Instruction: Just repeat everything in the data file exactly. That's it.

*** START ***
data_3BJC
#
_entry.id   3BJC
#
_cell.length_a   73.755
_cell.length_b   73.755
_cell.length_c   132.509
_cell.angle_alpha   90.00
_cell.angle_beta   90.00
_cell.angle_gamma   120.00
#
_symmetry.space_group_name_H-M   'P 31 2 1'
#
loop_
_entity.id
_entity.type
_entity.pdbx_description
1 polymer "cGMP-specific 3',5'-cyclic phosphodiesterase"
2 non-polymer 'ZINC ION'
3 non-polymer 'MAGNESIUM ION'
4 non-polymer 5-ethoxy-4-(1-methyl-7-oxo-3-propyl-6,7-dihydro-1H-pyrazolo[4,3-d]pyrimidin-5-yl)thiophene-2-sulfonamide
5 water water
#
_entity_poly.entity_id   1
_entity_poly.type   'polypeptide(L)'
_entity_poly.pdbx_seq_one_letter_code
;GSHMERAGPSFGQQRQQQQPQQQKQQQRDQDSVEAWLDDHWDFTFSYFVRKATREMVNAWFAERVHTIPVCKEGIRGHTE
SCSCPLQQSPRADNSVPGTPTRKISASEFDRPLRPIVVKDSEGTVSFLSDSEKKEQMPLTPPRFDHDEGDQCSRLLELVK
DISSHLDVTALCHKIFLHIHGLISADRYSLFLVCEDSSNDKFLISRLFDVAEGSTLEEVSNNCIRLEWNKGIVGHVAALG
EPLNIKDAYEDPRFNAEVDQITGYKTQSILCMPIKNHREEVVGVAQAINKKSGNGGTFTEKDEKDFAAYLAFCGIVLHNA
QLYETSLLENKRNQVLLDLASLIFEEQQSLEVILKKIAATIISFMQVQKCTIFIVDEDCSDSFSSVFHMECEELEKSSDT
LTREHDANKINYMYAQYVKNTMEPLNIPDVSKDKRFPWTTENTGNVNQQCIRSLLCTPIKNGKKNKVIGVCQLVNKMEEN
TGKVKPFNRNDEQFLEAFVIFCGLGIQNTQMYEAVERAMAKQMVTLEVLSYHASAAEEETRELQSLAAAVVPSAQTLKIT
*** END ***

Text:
data_3BJC
#
_entry.id   3BJC
#
_cell.length_a   73.755
_cell.length_b   73.755
_cell.length_c   132.509
_cell.angle_alpha   90.00
_cell.angle_beta   90.00
_cell.angle_gamma   120.00
#
_symmetry.space_group_name_H-M   'P 31 2 1'
#
loop_
_entity.id
_entity.type
_entity.pdbx_description
1 polymer "cGMP-specific 3',5'-cyclic phosphodiesterase"
2 non-polymer 'ZINC ION'
3 non-polymer 'MAGNESIUM ION'
4 non-polymer 5-ethoxy-4-(1-methyl-7-oxo-3-propyl-6,7-dihydro-1H-pyrazolo[4,3-d]pyrimidin-5-yl)thiophene-2-sulfonamide
5 water water
#
_entity_poly.entity_id   1
_entity_poly.type   'polypeptide(L)'
_entity_poly.pdbx_seq_one_letter_code
;GSHMERAGPSFGQQRQQQQPQQQKQQQRDQDSVEAWLDDHWDFTFSYFVRKATREMVNAWFAERVHTIPVCKEGIRGHTE
SCSCPLQQSPRADNSVPGTPTRKISASEFDRPLRPIVVKDSEGTVSFLSDSEKKEQMPLTPPRFDHDEGDQCSRLLELVK
DISSHLDVTALCHKIFLHIHGLISADRYSLFLVCEDSSNDKFLISRLFDVAEGSTLEEVSNNCIRLEWNKGIVGHVAALG
EPLNIKDAYEDPRFNAEVDQITGYKTQSILCMPIKNHREEVVGVAQAINKKSGNGGTFTEKDEKDFAAYLAFCGIVLHNA
QLYETSLLENKRNQVLLDLASLIFEEQQSLEVILKKIAATIISFMQVQKCTIFIVDEDCSDSFSSVFHMECEELEKSSDT
LTREHDANKINYMYAQYVKNTMEPLNIPDVSKDKRFPWTTENTGNVNQQCIRSLLCTPIKNGKKNKVIGVCQLVNKMEEN
TGKVKPFNRNDEQFLEAFVIFCGLGIQNTQMYEAVERAMAKQMVTLEVLSYHASAAEEETRELQSLAAAVVPSAQTLKIT